Bug#475101: obsolete linuxthreads requirement
On Fri, Apr 11, 2008 at 08:23:19AM +0200, Simon Josefsson wrote:
> Thanks. But does LinuxThreads need -D_REENTRANT today? The links to
> the gnulib list I gave suggested that it isn't necessary, but without
> knowing exactly what to test it is difficult to know for sure.
I think that testing that errno is thread local instead of global is a
good test to see if it's needed.
I know that "extern int errno;" used to work on systems using
LinuxThreads, but that it fails to link on systems using NPTL.
But even the errno.h from i386 sarge seems to use (*__errno_location ()).
So it looks to me that _REENTRANT is only used to make some functions
like getlogin_r available.
> I don't know much about thread stuff, but my hope is that we could
> derive some concrete explanation of what breaks if you don't add
> -D_REENTRANT when building debian packages. That would make it possible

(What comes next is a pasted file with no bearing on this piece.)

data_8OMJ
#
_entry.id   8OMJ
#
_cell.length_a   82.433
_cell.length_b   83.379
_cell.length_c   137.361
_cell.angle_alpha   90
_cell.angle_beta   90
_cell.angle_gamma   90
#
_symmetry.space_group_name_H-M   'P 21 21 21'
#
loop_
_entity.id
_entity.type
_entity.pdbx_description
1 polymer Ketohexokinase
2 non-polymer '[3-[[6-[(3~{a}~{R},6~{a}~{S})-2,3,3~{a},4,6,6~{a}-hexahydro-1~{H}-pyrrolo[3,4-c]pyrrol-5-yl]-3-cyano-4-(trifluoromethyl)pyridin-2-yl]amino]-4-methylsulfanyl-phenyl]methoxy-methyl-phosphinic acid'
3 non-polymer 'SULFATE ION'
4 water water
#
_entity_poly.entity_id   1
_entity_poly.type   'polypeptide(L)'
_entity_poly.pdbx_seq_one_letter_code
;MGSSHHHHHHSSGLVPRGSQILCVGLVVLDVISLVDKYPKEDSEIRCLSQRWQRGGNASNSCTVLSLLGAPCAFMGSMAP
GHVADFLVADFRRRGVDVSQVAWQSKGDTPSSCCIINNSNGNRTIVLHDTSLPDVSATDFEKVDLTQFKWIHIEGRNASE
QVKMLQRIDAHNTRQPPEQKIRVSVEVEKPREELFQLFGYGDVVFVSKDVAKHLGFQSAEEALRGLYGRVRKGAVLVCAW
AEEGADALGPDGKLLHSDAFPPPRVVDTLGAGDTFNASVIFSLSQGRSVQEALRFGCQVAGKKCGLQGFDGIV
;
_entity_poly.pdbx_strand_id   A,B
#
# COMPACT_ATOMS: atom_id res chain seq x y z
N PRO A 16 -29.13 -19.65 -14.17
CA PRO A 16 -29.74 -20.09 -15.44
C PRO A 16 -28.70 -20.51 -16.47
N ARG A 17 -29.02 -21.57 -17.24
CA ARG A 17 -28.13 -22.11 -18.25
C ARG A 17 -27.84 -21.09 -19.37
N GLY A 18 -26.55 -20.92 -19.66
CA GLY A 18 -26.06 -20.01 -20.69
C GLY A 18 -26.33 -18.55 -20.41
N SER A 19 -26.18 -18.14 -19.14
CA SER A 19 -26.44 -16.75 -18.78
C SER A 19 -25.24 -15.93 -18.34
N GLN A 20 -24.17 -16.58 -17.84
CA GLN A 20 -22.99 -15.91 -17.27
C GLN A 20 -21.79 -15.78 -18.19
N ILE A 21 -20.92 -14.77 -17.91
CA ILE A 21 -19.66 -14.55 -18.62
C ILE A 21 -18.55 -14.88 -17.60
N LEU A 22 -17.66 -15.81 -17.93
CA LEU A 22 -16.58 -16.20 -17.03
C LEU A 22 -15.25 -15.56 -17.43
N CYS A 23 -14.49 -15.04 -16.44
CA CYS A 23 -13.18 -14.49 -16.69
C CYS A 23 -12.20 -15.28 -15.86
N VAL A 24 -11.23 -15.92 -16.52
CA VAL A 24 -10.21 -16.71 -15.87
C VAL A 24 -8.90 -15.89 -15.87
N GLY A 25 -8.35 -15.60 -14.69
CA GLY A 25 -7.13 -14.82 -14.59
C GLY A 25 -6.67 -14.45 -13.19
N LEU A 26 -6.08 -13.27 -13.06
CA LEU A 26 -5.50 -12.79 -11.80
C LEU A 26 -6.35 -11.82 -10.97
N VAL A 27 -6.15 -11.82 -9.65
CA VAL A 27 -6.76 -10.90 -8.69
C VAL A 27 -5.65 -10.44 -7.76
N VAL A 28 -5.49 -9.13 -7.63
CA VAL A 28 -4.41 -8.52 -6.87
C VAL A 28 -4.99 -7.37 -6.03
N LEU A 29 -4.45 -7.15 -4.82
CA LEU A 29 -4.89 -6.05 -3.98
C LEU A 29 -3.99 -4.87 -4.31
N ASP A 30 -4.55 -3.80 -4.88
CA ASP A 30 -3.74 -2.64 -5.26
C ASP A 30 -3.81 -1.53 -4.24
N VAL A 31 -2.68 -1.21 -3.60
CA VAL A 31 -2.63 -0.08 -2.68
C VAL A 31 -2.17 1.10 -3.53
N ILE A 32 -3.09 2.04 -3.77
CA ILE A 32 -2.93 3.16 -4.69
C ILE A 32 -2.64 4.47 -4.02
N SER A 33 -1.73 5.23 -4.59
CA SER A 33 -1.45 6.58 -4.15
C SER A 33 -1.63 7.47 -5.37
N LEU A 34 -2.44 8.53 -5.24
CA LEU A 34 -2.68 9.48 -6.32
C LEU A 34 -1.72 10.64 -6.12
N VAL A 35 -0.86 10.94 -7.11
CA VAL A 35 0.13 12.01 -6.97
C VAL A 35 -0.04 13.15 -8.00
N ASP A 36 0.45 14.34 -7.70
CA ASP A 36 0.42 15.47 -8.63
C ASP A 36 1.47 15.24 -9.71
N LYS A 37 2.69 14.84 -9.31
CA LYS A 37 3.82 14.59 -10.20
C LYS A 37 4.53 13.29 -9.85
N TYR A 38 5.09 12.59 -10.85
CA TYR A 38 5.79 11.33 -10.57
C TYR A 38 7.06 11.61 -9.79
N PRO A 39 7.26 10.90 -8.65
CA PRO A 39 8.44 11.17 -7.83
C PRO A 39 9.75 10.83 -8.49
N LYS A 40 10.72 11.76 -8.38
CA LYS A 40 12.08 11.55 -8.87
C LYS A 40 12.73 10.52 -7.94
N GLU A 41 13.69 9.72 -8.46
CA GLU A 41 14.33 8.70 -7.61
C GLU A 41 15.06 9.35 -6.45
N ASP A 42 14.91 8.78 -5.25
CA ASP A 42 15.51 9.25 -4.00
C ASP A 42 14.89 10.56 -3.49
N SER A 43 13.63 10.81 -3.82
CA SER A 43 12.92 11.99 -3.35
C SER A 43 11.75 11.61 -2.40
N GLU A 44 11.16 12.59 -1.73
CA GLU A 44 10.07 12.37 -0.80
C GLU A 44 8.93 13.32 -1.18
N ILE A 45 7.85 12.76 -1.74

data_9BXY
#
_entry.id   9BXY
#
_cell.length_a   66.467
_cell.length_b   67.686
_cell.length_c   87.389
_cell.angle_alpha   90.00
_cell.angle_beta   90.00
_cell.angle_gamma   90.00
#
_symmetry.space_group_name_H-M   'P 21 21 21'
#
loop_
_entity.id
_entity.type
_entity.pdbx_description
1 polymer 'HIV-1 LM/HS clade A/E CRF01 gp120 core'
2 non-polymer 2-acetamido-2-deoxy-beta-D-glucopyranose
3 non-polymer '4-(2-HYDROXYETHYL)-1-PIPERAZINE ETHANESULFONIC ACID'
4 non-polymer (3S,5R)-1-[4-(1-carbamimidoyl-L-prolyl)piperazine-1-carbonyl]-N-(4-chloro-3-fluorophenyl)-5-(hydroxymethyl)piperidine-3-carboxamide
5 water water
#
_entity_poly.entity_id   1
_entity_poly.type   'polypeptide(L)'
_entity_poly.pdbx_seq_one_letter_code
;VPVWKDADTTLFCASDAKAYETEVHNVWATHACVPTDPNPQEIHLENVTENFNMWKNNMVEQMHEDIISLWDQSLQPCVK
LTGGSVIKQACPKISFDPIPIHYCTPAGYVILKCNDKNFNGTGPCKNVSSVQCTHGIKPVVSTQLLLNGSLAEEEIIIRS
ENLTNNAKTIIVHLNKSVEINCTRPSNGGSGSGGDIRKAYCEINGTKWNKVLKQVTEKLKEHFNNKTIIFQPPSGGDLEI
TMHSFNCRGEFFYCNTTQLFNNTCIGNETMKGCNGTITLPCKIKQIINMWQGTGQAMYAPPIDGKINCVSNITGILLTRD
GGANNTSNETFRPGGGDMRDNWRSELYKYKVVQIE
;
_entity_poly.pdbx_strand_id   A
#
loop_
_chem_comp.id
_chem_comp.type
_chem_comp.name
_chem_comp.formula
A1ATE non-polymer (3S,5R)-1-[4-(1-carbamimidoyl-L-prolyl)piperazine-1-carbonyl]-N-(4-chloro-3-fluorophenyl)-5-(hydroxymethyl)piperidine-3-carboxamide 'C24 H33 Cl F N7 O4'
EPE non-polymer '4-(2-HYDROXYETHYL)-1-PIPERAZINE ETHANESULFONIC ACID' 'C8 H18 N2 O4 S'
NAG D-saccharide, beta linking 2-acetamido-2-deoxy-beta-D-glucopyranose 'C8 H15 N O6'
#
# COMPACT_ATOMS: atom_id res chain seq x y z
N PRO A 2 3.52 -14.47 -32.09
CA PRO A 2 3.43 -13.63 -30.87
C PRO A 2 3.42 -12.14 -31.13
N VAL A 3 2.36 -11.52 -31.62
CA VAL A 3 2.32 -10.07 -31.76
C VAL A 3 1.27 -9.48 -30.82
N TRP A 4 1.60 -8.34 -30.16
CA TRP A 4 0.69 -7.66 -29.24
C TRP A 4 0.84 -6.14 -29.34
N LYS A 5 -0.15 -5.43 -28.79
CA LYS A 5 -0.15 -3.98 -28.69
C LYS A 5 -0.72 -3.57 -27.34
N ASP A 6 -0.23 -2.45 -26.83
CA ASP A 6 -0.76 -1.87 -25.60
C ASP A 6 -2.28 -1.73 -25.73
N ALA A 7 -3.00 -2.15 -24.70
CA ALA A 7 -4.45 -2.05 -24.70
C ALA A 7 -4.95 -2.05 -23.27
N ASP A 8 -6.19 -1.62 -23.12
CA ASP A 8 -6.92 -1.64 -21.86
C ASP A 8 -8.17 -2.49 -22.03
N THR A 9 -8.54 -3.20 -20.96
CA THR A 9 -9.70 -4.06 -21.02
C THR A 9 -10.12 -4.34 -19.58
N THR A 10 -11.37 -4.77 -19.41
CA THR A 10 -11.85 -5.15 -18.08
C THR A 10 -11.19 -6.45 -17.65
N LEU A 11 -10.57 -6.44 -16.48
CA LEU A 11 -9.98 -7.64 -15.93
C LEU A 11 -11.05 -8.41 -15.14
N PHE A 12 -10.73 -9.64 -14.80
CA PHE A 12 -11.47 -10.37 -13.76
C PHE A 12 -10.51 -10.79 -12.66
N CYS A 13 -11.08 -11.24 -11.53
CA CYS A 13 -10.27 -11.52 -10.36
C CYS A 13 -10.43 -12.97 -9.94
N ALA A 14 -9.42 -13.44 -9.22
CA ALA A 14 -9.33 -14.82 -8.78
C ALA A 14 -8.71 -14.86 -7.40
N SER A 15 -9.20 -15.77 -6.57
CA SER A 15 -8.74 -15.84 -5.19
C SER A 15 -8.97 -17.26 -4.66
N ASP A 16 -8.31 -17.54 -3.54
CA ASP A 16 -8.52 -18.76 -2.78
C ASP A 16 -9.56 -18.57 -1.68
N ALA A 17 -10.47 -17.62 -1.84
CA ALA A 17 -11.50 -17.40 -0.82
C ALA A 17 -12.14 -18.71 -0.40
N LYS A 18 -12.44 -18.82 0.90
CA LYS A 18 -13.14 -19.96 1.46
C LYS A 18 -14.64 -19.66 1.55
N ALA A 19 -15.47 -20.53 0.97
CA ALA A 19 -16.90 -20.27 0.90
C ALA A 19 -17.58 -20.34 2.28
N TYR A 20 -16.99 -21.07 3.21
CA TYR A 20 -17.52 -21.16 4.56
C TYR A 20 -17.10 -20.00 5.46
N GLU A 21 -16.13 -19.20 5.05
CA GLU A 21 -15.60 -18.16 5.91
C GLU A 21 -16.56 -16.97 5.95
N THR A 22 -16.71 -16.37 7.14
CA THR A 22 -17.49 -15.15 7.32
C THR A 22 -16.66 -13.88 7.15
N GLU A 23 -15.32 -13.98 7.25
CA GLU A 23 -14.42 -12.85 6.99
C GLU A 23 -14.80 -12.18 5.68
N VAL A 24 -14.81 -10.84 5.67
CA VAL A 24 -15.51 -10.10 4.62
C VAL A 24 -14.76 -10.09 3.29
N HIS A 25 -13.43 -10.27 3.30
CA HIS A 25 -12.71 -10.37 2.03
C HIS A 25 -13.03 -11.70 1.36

> to come back to this text later and evaluate whether the reasons for
> having the text are still valid.
I think that on a Debian system using glibc using _REENTRANT isn't
- You don't need specialy reentrant functions from libc;
- Other libraries you're using have something in their include
files that change behaviour depending on _REENTRANT;
- The package you're building itself doesn't change change behaviour
depending on _REENTRANT.
I think that libraries in Debian should never change behaviour based on
_REENTRANT. If a library can be build to either support threads or
not, it should be compiled to support threads. It might also want to
provide one that does and one that doesn't so that you can link to
either one, but I would like to discourage that, and the default library
should be the one that supports threads. And if it does provide 2
libraries, the header files for both should be the same and not depend